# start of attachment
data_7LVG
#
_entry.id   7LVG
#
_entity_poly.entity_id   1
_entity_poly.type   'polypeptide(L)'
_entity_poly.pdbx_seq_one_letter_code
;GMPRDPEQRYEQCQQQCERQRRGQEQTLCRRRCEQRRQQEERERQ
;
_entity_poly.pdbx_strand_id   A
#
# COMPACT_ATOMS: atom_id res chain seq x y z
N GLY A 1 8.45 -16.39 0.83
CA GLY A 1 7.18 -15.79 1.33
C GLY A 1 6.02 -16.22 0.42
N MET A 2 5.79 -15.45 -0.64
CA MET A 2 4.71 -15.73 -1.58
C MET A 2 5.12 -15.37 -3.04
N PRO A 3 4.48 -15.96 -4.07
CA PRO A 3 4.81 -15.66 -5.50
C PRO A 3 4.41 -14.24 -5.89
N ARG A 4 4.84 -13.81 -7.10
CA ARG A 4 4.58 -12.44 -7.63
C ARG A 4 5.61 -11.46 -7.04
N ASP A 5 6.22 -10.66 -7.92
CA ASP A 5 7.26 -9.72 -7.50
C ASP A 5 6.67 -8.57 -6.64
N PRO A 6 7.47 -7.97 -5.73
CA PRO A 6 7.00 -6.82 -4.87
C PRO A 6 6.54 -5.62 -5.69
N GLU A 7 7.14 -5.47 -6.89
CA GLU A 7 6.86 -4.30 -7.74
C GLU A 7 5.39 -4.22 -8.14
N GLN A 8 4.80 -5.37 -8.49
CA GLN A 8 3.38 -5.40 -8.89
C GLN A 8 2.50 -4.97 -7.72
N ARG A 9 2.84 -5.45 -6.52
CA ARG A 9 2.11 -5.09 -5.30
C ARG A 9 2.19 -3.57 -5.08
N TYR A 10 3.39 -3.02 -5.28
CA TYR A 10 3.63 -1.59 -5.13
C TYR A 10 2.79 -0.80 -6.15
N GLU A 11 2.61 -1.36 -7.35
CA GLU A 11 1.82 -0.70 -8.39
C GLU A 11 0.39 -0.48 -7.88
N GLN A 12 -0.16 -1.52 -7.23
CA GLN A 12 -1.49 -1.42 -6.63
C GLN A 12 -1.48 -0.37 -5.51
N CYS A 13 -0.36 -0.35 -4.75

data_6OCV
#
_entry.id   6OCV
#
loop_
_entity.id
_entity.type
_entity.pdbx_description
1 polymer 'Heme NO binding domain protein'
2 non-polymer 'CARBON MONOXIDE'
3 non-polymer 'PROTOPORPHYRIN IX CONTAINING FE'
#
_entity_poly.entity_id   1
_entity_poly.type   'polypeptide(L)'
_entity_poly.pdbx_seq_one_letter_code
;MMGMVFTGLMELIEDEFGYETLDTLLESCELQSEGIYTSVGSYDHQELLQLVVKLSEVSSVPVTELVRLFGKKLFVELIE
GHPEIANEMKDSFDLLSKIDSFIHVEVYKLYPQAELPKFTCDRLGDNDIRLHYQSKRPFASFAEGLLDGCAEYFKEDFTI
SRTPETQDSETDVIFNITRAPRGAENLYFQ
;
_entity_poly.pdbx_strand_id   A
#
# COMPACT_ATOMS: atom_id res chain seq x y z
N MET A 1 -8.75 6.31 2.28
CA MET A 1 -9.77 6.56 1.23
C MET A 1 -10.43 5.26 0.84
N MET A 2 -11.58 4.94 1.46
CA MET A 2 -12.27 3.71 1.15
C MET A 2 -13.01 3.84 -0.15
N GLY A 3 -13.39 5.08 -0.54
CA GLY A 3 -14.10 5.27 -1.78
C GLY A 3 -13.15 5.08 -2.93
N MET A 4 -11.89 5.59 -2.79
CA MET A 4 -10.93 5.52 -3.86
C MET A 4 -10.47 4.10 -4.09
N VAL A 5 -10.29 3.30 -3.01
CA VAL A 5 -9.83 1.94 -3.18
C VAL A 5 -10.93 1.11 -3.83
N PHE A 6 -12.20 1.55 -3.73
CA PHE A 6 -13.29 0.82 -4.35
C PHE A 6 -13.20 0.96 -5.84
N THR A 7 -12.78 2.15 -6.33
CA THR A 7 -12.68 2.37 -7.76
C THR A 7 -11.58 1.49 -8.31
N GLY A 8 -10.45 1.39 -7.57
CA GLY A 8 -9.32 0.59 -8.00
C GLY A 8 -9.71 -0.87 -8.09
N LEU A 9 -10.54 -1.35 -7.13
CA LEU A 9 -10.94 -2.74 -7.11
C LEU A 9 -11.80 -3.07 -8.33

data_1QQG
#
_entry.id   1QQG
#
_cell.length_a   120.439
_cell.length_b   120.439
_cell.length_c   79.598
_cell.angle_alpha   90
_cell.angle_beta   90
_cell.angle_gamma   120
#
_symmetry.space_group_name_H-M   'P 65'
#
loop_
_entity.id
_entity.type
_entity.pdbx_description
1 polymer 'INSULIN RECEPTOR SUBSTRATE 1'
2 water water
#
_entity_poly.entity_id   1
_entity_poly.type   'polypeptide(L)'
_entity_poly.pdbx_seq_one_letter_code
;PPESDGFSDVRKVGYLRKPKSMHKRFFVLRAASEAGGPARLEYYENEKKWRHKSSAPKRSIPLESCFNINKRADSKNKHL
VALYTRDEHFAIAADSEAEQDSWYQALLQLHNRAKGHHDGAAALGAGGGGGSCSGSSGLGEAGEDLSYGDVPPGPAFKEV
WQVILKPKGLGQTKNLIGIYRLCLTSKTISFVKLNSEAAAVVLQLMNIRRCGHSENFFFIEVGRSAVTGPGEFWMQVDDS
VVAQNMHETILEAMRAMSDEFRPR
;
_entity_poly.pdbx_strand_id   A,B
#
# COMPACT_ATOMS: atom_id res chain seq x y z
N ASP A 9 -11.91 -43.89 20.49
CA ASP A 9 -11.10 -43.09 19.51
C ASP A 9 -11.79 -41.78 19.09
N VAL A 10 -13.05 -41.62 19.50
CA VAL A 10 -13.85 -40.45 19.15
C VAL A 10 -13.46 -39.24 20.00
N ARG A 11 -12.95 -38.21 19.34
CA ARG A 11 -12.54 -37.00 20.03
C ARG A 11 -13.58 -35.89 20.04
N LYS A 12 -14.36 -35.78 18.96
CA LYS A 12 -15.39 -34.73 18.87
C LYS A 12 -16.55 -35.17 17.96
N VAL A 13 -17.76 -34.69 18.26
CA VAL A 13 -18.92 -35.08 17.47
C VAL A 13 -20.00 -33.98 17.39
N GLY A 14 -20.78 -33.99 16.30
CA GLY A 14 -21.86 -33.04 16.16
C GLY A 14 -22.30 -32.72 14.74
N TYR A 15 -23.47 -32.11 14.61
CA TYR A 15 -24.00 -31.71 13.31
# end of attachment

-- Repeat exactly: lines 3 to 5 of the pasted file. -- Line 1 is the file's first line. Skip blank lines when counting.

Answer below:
_entry.id   7LVG
#
_entity_poly.entity_id   1